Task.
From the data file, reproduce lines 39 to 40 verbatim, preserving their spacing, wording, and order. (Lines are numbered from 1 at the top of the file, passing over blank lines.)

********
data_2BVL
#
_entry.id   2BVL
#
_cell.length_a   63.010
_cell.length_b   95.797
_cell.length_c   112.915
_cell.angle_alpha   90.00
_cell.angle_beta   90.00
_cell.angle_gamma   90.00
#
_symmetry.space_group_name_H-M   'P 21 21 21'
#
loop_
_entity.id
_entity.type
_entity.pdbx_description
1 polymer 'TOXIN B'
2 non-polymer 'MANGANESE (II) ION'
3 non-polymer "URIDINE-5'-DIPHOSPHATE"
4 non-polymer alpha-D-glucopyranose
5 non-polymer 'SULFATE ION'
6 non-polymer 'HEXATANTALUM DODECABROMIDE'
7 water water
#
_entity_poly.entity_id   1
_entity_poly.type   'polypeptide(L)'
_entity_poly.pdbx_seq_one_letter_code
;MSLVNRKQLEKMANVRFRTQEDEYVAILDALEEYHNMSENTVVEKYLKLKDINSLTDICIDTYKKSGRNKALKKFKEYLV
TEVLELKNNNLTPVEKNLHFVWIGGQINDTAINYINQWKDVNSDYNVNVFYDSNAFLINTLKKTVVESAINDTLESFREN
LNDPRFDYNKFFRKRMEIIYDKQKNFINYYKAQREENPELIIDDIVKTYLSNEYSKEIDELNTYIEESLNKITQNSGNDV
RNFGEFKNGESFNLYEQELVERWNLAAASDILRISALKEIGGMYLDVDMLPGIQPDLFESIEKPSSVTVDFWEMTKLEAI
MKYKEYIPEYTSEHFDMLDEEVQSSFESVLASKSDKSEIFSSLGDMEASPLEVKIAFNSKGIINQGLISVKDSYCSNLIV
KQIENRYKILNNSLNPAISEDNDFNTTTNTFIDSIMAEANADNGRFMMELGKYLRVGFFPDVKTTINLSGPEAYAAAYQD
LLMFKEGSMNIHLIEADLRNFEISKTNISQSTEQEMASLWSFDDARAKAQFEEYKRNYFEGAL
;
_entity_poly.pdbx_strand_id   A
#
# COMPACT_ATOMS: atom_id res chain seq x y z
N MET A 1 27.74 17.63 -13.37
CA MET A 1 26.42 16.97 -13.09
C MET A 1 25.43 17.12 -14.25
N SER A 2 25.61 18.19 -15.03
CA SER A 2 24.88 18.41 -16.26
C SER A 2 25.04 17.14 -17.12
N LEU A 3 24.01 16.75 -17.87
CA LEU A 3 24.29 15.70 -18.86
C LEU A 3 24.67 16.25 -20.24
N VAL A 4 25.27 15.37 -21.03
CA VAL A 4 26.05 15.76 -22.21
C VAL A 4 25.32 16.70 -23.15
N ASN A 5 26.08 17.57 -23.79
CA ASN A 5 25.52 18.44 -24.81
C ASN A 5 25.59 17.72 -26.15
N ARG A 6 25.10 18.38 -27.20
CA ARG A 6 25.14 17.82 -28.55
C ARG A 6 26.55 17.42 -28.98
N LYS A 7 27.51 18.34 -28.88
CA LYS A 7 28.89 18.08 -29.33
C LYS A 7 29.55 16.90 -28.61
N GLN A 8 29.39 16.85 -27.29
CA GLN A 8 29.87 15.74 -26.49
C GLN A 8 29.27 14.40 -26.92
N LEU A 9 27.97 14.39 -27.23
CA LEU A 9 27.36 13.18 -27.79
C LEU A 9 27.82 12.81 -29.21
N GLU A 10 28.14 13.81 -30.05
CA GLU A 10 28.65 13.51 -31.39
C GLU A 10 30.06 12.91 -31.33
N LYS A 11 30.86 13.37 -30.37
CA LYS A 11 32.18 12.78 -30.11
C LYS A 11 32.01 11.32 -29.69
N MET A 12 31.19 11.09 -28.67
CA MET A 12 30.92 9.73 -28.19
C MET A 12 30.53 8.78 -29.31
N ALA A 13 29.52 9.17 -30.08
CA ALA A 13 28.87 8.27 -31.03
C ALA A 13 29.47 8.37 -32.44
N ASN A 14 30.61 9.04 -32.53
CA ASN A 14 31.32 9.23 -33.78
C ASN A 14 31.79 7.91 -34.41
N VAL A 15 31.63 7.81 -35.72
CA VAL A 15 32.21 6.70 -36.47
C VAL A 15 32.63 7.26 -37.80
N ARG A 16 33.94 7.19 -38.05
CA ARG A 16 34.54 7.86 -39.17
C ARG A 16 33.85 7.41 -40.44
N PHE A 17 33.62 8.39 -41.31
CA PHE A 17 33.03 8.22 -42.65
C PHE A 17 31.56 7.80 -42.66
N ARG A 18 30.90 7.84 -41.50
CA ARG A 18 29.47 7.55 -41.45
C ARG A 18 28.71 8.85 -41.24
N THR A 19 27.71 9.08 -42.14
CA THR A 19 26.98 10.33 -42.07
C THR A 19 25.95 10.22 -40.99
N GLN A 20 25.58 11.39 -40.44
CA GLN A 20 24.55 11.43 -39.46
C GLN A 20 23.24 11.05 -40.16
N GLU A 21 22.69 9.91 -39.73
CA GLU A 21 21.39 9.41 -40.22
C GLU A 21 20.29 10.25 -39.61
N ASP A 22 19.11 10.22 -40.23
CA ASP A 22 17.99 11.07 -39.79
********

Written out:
# COMPACT_ATOMS: atom_id res chain seq x y z
N MET A 1 27.74 17.63 -13.37